Video: Suu Kyi’s liberation met by euphoria, fear
Transcript of: Suu Kyi’s liberation met by euphoria, fear
HOLT: Good evening.
LESTER HOLT, anchor: For two decades she has led an uphill fight for democracy against one of the world's most oppressive regimes, earning her a Nobel Peace Prize but costing her years of her personal freedom . But today in Myanmar , which some still call Burma , Aung San Suu Kyi , political prisoner and pro-democracy hero, was released from seven years of house arrest . Her appearance triggered spontaneous celebrations in the streets there and strong reaction here in the West , as well. NBC 's Ian Williams reports.
IAN WILLIAMS reporting: There was no announcement, just the sudden removal of barricades blocking her road. And then thousands swarmed to greet Aung San Suu Kyi at the gate of the house that's been her prison for 15 of the last 21 years. They sang, they cheered, and Suu Kyi told them, 'We have a lot to do.' ITN's John Irvine was among those capturing the moment.
Mr. JOHN IRVINE: In the midst of what was chaotic euphoria, I asked her how she was. How do you feel, madam? She could barely hear herself think.
WILLIAMS: Her latest house arrest , seven years of near-total isolation, has been marked by periods of ill health, though tonight the 65-year-old pro-democracy leader was lifted by the excitement. Her jailers, the generals who've ruled Myanmar for almost half a century, recently held elections widely dismissed as a sham. Suu Kyi 's release may be aimed at deflecting that criticism. She is a symbol of hope in Myanmar , her release hailed around the world where millions have been moved by her soft-spoken and dignified opposition to dictatorship. She's often compared to Mahatma Gandhi or Nelson Mandela . Last time she was freed in 2002 , she was harassed and then rearrested after attracting rapturous crowds; and there are fears she will again face restrictions.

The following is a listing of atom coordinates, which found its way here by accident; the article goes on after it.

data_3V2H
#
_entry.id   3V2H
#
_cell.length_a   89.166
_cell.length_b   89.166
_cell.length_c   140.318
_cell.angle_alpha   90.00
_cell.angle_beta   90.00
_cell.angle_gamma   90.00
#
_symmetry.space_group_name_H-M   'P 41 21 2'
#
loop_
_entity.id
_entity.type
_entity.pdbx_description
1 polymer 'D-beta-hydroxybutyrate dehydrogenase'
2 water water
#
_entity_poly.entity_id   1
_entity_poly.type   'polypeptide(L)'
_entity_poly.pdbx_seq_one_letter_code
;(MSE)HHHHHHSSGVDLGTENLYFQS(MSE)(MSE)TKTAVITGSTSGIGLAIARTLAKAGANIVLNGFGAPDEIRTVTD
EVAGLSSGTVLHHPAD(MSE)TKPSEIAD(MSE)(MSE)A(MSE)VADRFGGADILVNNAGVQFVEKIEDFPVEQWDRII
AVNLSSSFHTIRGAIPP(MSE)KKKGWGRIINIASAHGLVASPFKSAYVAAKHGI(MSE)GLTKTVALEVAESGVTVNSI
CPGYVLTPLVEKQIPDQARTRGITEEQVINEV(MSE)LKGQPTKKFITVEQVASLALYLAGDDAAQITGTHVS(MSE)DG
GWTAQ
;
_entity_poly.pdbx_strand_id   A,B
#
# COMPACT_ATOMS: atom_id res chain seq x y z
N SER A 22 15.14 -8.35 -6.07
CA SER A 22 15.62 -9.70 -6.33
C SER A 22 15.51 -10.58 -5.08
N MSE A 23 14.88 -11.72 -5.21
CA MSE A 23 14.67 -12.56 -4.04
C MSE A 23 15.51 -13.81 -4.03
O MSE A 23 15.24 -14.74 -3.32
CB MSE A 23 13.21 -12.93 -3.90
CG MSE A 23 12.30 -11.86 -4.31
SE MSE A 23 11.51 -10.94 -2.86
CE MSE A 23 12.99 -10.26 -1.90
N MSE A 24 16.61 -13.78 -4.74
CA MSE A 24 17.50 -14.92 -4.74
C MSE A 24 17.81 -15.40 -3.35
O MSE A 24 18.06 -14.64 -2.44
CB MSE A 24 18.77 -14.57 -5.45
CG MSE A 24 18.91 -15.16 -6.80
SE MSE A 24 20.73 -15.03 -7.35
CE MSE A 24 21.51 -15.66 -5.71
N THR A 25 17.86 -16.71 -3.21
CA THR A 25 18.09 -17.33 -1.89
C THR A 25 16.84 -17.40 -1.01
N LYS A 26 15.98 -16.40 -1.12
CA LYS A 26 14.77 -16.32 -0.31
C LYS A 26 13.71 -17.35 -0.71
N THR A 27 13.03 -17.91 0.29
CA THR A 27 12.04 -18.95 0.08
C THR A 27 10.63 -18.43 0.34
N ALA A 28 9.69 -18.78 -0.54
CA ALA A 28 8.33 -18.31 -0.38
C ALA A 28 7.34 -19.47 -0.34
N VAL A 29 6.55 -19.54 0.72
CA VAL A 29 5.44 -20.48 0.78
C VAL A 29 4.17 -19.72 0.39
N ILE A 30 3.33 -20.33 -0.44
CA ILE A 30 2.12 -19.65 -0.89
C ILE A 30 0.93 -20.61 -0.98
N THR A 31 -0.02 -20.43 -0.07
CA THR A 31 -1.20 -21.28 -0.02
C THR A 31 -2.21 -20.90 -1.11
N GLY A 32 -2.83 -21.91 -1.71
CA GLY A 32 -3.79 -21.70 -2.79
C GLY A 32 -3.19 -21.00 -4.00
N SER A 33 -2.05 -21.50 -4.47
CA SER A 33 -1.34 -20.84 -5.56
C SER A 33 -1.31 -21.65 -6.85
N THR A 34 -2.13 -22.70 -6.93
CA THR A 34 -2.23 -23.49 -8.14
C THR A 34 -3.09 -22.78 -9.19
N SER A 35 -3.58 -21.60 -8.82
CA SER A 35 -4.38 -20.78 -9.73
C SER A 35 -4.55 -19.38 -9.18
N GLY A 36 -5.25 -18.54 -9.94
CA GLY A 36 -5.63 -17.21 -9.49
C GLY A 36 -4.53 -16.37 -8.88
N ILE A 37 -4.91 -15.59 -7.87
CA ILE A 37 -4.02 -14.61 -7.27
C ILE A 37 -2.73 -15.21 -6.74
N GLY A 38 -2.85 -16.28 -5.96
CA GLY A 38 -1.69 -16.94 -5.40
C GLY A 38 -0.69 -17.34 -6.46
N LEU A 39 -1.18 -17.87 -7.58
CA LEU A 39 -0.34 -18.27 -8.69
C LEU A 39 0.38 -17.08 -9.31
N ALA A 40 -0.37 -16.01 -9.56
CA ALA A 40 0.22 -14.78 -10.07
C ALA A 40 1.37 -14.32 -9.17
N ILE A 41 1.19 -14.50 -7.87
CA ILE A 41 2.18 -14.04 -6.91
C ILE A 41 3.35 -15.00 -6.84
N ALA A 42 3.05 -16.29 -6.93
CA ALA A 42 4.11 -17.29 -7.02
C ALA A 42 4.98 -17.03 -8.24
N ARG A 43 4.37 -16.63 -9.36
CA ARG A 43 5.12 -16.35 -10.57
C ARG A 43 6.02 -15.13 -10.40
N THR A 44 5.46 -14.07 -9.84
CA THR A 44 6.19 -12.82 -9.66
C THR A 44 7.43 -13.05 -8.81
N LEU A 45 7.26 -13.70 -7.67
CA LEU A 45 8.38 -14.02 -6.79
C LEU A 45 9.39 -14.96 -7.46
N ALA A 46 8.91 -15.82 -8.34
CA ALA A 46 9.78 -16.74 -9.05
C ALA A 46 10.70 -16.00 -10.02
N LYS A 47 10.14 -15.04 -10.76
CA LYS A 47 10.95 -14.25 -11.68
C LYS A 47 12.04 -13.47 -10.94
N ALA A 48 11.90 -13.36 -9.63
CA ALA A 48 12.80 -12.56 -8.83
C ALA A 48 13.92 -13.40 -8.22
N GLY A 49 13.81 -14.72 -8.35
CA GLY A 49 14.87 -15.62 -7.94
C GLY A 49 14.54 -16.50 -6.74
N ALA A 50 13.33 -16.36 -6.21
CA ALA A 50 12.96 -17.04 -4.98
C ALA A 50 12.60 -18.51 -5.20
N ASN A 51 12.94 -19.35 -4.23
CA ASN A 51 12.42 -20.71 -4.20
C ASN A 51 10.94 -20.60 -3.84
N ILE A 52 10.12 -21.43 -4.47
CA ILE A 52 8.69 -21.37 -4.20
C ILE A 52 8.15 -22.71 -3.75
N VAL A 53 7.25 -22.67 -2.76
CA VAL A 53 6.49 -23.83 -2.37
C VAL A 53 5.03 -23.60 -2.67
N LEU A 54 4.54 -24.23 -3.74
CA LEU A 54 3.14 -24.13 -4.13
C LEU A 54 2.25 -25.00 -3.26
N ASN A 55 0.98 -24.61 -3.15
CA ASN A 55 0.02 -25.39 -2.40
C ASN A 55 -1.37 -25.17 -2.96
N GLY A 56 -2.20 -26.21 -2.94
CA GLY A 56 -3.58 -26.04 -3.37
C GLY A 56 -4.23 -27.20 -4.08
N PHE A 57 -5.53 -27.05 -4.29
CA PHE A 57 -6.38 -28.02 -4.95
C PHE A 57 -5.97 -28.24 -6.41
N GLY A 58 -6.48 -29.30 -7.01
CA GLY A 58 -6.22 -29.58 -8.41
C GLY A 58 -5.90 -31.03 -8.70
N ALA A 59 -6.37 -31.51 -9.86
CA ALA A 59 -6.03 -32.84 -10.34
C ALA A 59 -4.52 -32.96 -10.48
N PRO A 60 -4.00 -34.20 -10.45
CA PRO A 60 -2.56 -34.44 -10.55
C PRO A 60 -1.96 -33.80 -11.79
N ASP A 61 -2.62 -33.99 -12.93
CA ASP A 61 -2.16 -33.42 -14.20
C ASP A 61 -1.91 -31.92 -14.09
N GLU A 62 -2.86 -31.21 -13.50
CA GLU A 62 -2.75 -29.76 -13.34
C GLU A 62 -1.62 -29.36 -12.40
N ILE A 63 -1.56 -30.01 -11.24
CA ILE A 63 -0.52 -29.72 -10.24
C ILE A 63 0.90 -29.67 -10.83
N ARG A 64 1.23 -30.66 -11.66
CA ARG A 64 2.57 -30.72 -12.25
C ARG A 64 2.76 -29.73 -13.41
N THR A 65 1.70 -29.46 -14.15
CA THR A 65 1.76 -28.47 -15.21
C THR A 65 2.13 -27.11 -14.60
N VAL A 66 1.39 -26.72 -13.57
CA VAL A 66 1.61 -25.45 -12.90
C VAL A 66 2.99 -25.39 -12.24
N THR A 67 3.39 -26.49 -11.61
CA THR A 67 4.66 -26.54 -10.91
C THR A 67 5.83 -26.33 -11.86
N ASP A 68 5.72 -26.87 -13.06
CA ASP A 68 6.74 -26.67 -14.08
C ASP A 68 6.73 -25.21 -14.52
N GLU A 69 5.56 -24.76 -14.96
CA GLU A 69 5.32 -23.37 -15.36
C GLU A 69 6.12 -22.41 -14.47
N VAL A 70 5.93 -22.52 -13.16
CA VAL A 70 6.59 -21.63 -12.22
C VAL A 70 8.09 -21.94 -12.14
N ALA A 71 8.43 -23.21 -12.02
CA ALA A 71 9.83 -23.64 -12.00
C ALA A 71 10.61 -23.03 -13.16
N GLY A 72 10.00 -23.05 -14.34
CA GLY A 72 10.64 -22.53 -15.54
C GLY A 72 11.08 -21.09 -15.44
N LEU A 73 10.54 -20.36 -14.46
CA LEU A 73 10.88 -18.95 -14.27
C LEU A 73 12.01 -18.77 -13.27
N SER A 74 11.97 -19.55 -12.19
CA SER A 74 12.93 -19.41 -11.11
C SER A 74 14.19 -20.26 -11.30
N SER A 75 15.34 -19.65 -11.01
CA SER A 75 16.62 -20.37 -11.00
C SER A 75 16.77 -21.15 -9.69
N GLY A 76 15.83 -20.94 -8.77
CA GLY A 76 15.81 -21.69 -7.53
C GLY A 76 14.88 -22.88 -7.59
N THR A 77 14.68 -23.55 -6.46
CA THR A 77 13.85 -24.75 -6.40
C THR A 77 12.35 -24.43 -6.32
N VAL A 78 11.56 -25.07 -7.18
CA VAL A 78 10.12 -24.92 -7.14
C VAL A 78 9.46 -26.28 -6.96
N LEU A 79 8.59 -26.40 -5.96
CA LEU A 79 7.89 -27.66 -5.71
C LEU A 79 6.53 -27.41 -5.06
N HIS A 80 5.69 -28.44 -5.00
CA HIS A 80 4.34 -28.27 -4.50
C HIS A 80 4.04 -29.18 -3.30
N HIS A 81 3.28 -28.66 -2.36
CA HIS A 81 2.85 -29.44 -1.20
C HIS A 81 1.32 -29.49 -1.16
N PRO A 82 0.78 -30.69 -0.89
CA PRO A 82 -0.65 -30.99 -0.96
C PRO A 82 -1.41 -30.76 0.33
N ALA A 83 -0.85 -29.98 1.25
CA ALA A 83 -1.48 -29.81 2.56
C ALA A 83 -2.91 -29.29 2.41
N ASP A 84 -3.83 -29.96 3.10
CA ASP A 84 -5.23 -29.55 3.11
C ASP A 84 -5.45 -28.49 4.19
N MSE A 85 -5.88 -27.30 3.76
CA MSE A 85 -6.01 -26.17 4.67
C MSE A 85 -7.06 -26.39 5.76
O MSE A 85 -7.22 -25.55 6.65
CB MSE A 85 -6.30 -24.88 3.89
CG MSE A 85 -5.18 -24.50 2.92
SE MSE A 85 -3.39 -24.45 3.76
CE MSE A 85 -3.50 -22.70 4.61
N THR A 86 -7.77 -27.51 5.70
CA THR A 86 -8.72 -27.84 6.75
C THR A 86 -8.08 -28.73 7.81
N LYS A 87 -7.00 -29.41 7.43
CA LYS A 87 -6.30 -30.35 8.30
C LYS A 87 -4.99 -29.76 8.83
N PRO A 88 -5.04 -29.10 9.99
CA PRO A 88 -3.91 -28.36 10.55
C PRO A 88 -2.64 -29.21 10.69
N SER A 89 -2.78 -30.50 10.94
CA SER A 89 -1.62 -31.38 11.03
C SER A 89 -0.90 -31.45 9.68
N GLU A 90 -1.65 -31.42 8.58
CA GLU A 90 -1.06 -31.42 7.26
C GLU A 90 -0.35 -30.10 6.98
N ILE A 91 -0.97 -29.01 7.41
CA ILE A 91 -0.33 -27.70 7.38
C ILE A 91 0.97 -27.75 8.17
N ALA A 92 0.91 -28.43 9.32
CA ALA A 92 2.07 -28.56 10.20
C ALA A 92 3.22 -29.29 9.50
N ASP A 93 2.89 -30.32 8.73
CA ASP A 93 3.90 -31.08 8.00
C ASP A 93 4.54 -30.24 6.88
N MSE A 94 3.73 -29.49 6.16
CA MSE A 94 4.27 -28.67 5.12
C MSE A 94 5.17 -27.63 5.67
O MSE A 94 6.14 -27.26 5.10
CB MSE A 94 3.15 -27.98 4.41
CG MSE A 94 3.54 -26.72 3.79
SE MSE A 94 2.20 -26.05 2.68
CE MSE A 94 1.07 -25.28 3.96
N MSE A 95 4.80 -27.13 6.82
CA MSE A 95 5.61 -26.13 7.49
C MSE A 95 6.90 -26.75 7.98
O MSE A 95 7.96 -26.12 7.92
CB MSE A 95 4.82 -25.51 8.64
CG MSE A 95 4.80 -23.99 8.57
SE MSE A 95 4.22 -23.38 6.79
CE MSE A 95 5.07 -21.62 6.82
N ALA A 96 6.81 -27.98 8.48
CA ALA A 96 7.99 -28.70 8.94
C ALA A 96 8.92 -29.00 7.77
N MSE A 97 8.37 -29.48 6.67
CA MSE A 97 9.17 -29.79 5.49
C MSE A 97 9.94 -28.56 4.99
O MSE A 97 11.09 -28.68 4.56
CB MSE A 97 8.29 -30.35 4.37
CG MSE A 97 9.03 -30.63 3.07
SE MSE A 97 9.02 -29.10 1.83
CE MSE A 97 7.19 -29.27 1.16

Mr. SAM ZAIFI (Amnesty International): We hope that she hasn't been released from the prison of her house into effectively a larger prison into the country.
WILLIAMS: It's been a hard personal struggler. Her husband, a British academic, died of cancer in 1999 while she was in detention. The generals didn't allow him to visit her during his illness. Soon after that, NBC 's Hoda Kotb arranged a secret interview with her in detention.
HODA KOTB reporting: You sacrificed a lot of things. Has it been worth the fight?
Ms. AUNG SAN SUU KYI: Oh, yes. I do -- and besides, I don't look upon it as a sacrifice. It's a choice. If you choose to do something, then you shouldn't say it's a sacrifice because nobody forced you to do it.
WILLIAMS: And though she is now free from house arrest , it remains to be seen just how much freedom of movement and speech the ruling generals will now give her. Ian Williams , NBC News, Bangkok.